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Memoir: You Don’t Have To Say You Love Me

23 Apr 2023 6 minute read
Dusty Springfield (screenshot)

David Lloyd

Dusty Springfield’s ballad speaks of the transitory nature of love. She doesn’t expect her lover to stay forever. Sometimes I had to disagree with the sentiments. I wanted commitment bordering on unconditional love.

On the gay scene in Cardiff, Scotland and London in the 1970s I made my own journey both bewitched and besotted at times by some of the people I met yet I also found a sort of home.

I have written about the Cardiff bars and clubs in a previous extract and the double lives of some of those who visited on a Friday or Saturday night out. Like them I experienced the fear of being found out.

In the long hot summer of 1976, home from University at Stirling, I began to let go of some of the anxieties around being outed.

Elevated hormones

From late June to late August the temperature was around or above 90 degrees Fahrenheit. Labour appointed a Minister for Drought.

Lawns and fields were scorched within an inch of their lives yet there was an upside to all of this – elevated hormone levels. Cardiff was on heat and inhibitions were thrown aside like underwear. It was a time of outdoor trysts after closing time or steamed up cars after midnight. Bute Park was a hub of activity.

I wasn’t brave enough to join the party but I found my first crush that summer at Sirs club, near the Wyndham Arcade. When I entered those portals my eyes came to rest on a divine being.

Jack (I think that was his name) was the original medallion man. Driving a post office van by day he was transformed into a sex god at night when he spun the decks at Sirs night club with his denim shirt half open to reveal the large chunk of metal dangling on a chain around his neck.


Everyone loved him. People fell out over his divine presence. He was a man of few words but his eye contact and mellow voice were legendary. I spent a lot of time asking for requests standing near his sound deck and trying to make awkward small talk.

I was in love or thought I was. I was 25. He was perhaps ten years older. When the shutters came down on Sirs a few of us were lost. He had ridden over into the sunset. There were rumours of a sugar daddy but I think this was just jealousy.

Jack wouldn’t be the first failed attempt at romantic love but each setback made me more confident.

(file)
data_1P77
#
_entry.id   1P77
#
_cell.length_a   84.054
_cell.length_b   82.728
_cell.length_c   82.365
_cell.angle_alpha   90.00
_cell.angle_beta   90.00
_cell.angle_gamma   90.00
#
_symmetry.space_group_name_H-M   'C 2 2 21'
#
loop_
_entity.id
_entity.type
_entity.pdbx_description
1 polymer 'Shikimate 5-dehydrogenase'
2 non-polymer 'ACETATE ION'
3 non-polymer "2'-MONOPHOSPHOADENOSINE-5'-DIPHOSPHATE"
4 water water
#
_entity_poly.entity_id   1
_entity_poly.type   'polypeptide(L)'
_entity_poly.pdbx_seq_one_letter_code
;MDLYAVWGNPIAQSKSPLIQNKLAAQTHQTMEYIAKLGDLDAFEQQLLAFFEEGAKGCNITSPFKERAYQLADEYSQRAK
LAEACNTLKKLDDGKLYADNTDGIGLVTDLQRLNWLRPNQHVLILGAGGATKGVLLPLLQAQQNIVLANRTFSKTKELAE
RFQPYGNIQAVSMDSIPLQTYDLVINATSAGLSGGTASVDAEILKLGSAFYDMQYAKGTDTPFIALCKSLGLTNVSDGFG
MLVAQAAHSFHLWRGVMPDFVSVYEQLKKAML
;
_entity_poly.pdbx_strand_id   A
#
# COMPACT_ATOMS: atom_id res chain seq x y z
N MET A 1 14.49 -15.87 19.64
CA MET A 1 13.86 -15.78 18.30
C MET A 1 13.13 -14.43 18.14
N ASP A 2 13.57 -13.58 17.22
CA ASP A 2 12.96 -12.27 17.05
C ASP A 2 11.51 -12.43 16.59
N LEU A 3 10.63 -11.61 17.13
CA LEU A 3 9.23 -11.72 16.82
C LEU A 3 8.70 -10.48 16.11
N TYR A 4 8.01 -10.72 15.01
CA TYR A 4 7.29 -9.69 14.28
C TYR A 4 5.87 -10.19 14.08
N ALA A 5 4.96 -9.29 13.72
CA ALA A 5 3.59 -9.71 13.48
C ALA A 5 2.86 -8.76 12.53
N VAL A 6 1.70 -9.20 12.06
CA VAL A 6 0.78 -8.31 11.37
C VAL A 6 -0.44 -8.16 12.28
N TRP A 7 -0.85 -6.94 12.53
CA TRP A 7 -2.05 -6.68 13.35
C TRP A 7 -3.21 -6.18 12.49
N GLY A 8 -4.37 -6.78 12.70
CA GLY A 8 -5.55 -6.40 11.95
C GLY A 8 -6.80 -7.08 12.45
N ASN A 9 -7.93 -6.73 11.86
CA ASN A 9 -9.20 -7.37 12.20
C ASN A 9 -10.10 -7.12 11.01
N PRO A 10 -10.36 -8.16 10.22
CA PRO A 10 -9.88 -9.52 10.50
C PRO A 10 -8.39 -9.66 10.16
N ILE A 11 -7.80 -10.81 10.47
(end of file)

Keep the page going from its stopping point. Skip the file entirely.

My journey as a gay man came to fruition in London where I moved after University in the late 1970s. I had a found a job at the Morning Star and became active in all sort of causes, Anti Apartheid and Chile Solidarity being two of them.

Through the various groups on the left I met a new group of young LGBTQ+ men and women. It was here that I understood the political nature of the campaign for equality and law reform.

Through the Morning Star and The Black Cap pub in Camden Town, I was fortunate to meet a collective who were making the personal political through their journal Gay Left. One of the men was Jeffrey Weeks who hailed from the Rhondda and had been in London longer than me.

He was a pioneer and, as a writer and academic, has a rich and distinguished body of work and is one of the leading British sociologists and historians within the field of sexuality. His biography is required reading to know more.


Jeffrey and another Gay Left leading light, Emmanuel Cooper took me under their wing. I wasn’t part of their inner circle but through them I was invited to some of the best parties I had ever encountered.

I fell in love all over again several times. Did I really know what love was? Perhaps not. Looking back I know that some of it was infatuation. I was too naïve to tell the difference. While there was emotional churn as a result of these obsessions and crushes it was a time of personal growth.

The North London parties and meals I attended were more than an excuse to drink and be flirtatious. They were chances to discuss and debate left politics, the wider issues in society and the fight for a more equal society. I wasn’t a member of the Gay Left and was fortunate to be on the guest list.

I learnt a lot. It made me realise how my occasional experiences of the scene in Cardiff were just scraping the surface of a whole new world. Suddenly I was engaged in ideas and debates conducted in a civil manner even though people had differences. We all wanted a better world.

Awkward encounters

Inevitably I also fell in love with another member of the Gay Left collective. He was charismatic and kind. We spent time together and he looked after me. I mistook his attentiveness for something more significant. My shyness meant that I was never going to be the icebreaker.

One night having drunk too much I declared my feelings at a bus stop at Highbury Corner, in Islington, and was left stranded as he boarded the number 43 to Archway and sailed away into the night. It wasn’t the last time I saw him but our subsequent rare and chance encounters have been awkward.

I took some annual leave, nursed my wounded heart and retreated for a break back home in Cardiff. On the third night I made my excuses to my parents and went out to the Kings Cross (now gone) on the Hayes. There I felt the need to just mingle and merge into the crowd.

I found a breathing space. I stopped looking for Mr Right and pressed the pause button on romance. Instead I plunged into activism back in London.

The eighties beckoned with fresh pastures, new causes and the need to change the world in whatever small way I could.

Catch up on earlier installments of David’s memoir here.

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